I Am Your Ever Lovely Son Willie

William Hedley Charlton (born 21 June 1872, Broom Hill, Durham) was Esther’s older brother. He was by all accounts the apple of his mother’s eye, whereas Esther was reported to be a daddy’s girl. This certainly looks to be the case when you look at their respective gravestones. Esther is buried with her father in St. Ebba’s Church, Ebchester. Whereas, Margaret and William are buried in Hamsterley Church yard.

He died at the young age of 29 years (1 September 1902, Station Hotel, Ebchester). According to his death certificate the cause of death was:

 Tubercular Disease of Kidney – 6 years
Angloid Diseased Liver, Kidney and Bowel – 1 year

Death Certificate - William Hedley Charlton
Death Certificate – William Hedley Charlton

At least once during his illness, his mother Margaret sent William to Whitby to convalesce. This letter was in Esther’s chest, it was sent to his mother from Whitby.

Letter from William Charlton to his mother (p1)
Letter from William Charlton to his mother (p1)
Letter from William Charlton to his mother (p2)
Letter from William Charlton to his mother (p2)

I have transcribed the letter but there are a couple of words that I can’t quite decipher.

Whitby

Dear Mother

I received your most welcome, welcome letter. I am still in bed, my back is sore. This place is what I call a butter and bread shop, you get things very spareling  here. I had my best dinner to day roast lamb. I am bad with the loose bowels I have twice made a bit of a mess. She *** like that. My meat is all cold when I get it. I have found fault***, but no change. I should have a different set away for 3 quit u what I am getting. So you can talk to Mrs Jackson about it, at 6 o’clock in the morning I get butter and bread and a tea warm up.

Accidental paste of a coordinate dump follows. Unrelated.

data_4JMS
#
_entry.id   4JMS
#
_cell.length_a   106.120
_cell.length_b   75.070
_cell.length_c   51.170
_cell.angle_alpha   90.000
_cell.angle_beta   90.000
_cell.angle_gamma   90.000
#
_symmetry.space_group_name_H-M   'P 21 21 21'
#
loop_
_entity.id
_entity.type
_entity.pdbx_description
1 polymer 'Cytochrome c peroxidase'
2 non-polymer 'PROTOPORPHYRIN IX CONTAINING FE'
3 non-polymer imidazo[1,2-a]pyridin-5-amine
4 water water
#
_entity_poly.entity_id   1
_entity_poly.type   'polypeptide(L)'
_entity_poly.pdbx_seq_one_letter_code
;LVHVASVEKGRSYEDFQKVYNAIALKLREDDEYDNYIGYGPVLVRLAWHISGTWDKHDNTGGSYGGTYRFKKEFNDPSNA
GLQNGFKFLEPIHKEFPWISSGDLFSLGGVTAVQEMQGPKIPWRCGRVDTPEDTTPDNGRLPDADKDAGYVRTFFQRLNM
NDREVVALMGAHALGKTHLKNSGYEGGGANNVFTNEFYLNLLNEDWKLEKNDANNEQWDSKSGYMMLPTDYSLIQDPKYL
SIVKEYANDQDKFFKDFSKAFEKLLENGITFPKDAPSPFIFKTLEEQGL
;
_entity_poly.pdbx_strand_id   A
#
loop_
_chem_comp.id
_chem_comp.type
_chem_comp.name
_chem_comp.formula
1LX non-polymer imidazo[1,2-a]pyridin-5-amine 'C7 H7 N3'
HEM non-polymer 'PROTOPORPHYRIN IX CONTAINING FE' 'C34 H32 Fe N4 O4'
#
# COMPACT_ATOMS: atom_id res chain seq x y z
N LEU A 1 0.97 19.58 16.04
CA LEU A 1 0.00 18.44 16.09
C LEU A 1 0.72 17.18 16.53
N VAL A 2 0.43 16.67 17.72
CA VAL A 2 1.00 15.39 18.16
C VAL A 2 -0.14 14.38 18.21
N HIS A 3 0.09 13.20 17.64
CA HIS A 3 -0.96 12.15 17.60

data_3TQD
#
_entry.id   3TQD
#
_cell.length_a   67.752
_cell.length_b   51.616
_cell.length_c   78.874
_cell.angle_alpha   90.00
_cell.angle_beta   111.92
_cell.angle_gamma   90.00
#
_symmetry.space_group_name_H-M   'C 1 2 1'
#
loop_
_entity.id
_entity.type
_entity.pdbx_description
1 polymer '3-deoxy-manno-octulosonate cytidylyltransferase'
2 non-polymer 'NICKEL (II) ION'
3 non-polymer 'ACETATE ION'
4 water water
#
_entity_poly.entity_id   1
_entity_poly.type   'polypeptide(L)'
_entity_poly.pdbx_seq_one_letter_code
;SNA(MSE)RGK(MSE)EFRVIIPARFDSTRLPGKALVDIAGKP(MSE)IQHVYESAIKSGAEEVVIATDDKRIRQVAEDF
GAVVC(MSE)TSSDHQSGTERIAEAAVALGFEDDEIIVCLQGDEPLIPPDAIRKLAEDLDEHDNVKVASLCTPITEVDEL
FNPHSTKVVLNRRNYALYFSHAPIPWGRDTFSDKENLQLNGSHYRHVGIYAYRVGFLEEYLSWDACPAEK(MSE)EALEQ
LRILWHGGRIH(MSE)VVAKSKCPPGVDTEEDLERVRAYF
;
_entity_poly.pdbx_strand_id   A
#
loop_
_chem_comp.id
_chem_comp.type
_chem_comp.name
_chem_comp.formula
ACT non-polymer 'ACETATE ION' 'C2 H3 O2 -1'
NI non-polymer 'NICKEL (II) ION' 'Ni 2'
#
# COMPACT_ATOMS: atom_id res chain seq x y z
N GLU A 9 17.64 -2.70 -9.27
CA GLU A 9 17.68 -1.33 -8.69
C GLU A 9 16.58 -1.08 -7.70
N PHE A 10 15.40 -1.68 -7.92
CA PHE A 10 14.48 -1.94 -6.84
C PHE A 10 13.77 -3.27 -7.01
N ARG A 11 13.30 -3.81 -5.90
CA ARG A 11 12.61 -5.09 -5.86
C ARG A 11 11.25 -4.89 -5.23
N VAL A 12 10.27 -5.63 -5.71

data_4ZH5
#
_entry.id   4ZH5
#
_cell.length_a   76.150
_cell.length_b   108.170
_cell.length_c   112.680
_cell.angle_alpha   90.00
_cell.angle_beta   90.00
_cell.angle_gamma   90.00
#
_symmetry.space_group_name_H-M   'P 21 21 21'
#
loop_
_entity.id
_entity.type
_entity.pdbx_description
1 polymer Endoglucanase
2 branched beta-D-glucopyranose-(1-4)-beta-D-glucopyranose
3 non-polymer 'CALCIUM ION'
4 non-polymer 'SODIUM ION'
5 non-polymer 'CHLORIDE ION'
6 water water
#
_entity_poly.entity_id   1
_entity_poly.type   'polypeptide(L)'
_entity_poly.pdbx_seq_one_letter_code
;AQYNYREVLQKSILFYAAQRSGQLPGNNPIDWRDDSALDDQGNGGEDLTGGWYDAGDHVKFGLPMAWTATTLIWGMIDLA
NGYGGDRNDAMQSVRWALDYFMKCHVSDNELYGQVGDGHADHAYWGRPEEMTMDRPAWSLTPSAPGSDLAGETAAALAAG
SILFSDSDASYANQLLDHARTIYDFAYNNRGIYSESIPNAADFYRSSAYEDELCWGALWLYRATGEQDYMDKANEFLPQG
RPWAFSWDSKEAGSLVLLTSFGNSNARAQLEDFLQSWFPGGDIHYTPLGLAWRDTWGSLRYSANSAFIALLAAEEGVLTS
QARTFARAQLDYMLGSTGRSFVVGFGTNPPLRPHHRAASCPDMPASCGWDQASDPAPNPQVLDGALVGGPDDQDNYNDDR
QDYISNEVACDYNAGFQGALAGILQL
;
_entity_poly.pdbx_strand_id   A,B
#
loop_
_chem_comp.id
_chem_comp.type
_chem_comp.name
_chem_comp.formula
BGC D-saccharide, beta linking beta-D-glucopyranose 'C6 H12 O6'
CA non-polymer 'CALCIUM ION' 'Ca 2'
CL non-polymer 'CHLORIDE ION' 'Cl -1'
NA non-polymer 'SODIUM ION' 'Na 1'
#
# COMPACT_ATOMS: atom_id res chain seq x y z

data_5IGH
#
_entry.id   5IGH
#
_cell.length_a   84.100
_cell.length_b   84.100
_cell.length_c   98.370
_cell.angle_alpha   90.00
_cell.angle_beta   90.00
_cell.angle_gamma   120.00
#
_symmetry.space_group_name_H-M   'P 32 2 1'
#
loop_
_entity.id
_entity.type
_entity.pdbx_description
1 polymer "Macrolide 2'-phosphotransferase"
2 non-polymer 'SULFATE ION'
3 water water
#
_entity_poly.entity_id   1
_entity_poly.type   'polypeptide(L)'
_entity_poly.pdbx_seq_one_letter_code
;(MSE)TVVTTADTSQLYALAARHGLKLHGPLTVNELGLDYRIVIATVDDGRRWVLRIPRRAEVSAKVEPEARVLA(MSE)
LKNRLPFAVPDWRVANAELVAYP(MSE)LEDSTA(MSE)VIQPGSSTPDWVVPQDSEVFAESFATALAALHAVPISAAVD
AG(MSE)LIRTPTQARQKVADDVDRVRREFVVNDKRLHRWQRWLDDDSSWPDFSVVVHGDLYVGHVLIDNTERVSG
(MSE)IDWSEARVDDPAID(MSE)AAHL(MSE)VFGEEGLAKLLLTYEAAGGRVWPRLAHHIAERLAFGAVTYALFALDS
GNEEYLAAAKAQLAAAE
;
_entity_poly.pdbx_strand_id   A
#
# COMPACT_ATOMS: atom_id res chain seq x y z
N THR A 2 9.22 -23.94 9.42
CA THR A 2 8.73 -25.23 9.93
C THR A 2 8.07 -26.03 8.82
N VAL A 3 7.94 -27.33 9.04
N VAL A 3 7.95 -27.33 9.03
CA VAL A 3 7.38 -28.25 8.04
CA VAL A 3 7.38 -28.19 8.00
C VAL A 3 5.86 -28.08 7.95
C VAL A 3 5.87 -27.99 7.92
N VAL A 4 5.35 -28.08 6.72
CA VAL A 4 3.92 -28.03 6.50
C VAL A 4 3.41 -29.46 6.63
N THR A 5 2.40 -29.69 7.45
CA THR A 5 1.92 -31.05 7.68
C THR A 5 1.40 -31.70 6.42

a small piece of bacon (drawn) and butter and bread at 9 o’clock dinner time 2 potatoes sad and back boiled meat. tea butter at 4 supper, bovril? and a little cold fish. I think the bill if fare is not a very app**** one. So mother if you think I should stop another week I will and if not send Mary Ann on Monday and she will have to bring a cab with her she will get one at Tynemouth.

So dear Mother I will do what you say. I think I have no more to say Mother with my best love with my best love to you and Lizzie? Matron sent best respects.

I am your ever lovely son Willie

There is no date on the letter but the fact that he describes his loose bowels makes me suspect that it was in the final year of his life. It is an incredibly sad letter, especially as we now know that he was dying at the time of his writing it.

Margaret Charlton (nee Hedley) d1907

One of the most numerous document types in the chest are Funeral Cards. Sometimes there are more than one copy of the same card, I can only assume that they were made by a member of the family and they had a few spares.

This first one is for Esther’s mother – Margaret Charlton (nee Hedley). Her Funeral card reads as follows.

Front: In Loving Memory

Inside left:

Her toils are o’er, her work is done,
And she is fully blest,
She fought the fight, the victory won,
And entered into rest.

Robert Jackson Printer, Consett

Inside right:

IN LOVING MEMORY
OF
MARGARET

Widow of the late William Charlton, of Station Hotel, Ebchester,

Who died Sept. 30th, 1907,

AGED 74 YEARS

Interment at Christ Church, Hamsterley,
Oct. 4th at 4 p.m.

William Henry Charlton

This somewhat imposing figure is William Henry Charlton (b1829 – 1896); Esther’s father and the author of the diaries. He is the son of William Charlton (b1801 – 1892) and Esther Wilkinson (b1795 – 1851).

The photograph was taken (I believe) when he ran the Station Hotel, Ebchester, Durham.

The Wedding of William Charlton to Margaret Hedley

Esther’s parents – William Charlton and Margaret Hedley (2nd wife) were married on the 9th March 1871 at Benfieldside (a Parish in the County of Durham). This is a photograph that was taken on their wedding day – they don’t looked too thrilled about it!